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Controlling Factors of California Precipitation
Using observational data covering 1948–2020, the environmental factors controlling the winter precipitation in California were investigated. Empirical orthogonal function (EOF) analysis was applied to identify the dominant climate regimes contributing to the precipitation. The first EOF mode described a consistent change, with 70.1% variance contribution, and the second mode
exhibited a south–east dipole change, with 11.7% contribution. For EOF1, the relationship was positive between PC1(principal component) and SST (sea surface temperature) in the central Pacific Ocean, while it was negative with SST in the southeast Indian Ocean. The Pacific–North America mode, induced by the positive SST and precipitation in the central Pacific Ocean, leads to California
being occupied by southwesterlies, which would transport warm and wet flow from the ocean, beneficial for precipitation. As for the negative relationship, California is controlled by biotrophically high pressure, representing part of the Rossby wave train induced by the positive SST in the Indian ocean, which is unfavorable for the precipitation. For EOF2, California is controlled by positive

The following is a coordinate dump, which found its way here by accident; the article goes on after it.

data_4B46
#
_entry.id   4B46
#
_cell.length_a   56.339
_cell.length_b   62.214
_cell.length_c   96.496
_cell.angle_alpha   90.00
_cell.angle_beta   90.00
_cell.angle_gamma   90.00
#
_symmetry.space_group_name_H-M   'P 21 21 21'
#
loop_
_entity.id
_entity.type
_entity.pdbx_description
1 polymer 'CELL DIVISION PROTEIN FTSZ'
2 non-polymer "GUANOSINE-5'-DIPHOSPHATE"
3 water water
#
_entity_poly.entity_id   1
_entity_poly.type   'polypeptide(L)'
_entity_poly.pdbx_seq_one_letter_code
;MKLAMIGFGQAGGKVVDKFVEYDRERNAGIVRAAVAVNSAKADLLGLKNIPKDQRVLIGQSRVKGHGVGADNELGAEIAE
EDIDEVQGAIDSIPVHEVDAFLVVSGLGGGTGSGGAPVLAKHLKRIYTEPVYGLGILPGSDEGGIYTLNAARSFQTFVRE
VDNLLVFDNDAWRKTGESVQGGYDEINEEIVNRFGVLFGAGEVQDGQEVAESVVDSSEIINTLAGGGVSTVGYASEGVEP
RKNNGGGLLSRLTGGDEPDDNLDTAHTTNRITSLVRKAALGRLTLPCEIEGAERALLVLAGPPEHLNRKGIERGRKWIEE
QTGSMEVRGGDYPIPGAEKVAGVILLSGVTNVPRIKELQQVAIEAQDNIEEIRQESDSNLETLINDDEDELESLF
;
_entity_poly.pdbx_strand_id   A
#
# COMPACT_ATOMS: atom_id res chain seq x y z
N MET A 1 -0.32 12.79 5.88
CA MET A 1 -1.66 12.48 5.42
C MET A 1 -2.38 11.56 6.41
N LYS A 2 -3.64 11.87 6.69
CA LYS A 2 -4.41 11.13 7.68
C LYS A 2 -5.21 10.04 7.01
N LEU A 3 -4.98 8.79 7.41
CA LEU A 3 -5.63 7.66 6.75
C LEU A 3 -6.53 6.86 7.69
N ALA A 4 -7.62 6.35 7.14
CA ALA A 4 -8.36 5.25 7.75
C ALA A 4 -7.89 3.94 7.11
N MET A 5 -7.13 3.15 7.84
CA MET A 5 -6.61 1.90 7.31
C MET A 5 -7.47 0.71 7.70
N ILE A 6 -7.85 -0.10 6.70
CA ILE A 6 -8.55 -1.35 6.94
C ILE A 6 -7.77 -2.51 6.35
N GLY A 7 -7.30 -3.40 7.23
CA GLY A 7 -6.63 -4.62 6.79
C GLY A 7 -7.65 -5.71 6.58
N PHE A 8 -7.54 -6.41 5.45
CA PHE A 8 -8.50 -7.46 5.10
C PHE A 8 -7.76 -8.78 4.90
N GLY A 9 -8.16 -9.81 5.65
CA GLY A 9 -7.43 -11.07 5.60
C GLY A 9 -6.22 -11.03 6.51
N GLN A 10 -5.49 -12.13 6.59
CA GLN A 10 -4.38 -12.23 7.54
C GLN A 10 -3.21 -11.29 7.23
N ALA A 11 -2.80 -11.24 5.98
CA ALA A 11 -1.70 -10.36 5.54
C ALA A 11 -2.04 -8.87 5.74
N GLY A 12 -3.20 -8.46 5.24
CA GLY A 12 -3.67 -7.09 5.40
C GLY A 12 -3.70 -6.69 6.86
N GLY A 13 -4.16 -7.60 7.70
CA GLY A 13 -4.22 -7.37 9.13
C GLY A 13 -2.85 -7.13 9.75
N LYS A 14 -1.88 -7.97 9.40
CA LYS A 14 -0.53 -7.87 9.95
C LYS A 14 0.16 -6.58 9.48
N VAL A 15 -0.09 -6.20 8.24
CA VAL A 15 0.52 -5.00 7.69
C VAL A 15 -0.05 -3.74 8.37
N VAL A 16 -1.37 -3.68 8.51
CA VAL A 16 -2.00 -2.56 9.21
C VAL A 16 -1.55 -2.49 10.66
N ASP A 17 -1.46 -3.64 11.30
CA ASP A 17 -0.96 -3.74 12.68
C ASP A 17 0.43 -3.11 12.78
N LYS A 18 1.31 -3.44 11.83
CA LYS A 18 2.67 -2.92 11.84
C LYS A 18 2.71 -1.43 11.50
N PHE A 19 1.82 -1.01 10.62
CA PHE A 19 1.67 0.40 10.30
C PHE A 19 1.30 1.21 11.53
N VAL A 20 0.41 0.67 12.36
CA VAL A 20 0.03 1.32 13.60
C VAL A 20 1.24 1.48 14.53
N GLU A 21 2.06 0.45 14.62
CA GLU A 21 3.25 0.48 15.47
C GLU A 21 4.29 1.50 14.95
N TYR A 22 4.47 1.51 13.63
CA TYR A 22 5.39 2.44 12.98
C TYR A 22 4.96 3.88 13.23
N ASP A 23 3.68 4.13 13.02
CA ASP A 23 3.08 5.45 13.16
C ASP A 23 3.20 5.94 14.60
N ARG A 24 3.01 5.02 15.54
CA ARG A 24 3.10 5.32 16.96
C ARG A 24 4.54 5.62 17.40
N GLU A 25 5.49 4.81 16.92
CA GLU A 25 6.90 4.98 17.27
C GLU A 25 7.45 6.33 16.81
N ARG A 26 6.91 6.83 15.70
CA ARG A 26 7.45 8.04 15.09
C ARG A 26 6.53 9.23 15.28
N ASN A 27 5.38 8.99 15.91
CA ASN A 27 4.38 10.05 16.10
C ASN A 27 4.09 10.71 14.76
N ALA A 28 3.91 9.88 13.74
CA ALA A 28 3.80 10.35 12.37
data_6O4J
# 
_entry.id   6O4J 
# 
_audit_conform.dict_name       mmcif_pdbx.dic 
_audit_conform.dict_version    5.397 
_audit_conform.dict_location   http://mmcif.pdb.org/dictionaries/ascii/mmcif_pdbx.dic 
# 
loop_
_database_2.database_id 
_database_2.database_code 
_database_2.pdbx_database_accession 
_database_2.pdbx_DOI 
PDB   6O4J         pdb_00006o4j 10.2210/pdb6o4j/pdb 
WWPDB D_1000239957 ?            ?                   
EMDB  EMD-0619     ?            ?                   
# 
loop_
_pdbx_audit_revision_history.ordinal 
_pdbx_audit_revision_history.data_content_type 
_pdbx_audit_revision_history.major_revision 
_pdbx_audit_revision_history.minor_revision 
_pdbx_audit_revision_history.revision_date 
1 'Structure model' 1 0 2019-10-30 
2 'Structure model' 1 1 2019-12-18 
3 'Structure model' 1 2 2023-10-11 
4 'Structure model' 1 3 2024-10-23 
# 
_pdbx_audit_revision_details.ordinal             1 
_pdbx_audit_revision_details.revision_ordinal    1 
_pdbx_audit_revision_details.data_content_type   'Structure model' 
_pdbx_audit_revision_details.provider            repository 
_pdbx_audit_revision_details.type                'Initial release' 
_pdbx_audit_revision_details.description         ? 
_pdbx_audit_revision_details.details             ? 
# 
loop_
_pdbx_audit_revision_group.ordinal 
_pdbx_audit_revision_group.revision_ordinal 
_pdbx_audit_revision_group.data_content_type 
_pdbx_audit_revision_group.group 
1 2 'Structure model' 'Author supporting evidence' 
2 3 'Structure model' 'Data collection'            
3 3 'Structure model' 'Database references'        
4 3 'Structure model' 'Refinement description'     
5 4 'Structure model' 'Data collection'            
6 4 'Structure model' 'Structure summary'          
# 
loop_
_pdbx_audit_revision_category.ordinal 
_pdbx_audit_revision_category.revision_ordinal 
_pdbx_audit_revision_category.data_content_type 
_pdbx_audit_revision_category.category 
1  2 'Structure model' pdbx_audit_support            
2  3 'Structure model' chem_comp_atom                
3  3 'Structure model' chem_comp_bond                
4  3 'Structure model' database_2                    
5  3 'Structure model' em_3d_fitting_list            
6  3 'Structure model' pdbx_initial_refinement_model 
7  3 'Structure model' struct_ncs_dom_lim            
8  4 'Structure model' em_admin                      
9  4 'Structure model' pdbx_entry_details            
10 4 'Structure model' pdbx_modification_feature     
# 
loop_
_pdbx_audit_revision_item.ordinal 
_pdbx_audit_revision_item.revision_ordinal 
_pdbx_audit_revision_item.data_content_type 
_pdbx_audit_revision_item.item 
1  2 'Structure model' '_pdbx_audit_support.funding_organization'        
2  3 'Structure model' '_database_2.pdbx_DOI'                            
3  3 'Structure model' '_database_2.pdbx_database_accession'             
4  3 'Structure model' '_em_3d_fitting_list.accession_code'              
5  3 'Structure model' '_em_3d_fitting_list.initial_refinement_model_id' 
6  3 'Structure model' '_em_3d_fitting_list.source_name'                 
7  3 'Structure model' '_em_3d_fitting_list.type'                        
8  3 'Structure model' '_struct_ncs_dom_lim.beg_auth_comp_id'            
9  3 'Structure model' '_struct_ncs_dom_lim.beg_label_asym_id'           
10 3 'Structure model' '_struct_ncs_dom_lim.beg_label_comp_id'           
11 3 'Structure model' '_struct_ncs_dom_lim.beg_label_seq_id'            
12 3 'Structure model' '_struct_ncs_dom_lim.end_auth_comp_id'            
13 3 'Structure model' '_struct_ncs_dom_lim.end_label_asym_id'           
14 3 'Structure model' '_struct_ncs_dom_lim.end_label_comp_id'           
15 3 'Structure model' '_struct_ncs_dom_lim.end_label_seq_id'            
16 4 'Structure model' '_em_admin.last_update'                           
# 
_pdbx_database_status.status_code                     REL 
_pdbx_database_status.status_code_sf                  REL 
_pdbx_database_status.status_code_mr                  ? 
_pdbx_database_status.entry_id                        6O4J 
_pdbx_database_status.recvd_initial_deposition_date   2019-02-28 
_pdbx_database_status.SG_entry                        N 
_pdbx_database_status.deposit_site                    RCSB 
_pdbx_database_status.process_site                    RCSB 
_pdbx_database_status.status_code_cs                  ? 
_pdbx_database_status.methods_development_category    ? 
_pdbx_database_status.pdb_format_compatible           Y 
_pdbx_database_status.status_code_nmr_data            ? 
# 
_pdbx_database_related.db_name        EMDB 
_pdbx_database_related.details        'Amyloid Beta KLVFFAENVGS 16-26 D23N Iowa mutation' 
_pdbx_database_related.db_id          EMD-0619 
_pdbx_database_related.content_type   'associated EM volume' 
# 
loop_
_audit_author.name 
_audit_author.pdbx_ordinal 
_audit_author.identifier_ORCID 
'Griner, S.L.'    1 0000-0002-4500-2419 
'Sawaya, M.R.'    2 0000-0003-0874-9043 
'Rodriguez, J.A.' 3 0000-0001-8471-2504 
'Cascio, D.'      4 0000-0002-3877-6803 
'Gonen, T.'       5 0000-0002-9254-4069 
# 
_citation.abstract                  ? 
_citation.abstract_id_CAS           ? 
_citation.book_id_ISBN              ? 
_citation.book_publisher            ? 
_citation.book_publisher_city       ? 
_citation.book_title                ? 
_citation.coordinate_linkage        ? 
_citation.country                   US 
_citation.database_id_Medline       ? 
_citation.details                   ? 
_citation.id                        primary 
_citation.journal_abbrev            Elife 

vorticity at the upper level, whereas at the lower level, there is positive vorticity to the south and negative vorticity to the north, the combination of which leads to the dipole mode change in the precipitation.
2. Environmental Factors Affecting PC1 Changes
3. Environmental Factors Affecting PC2 Changes
4. Summary and Discussion
The entry is from 10.3390/atmos12080997
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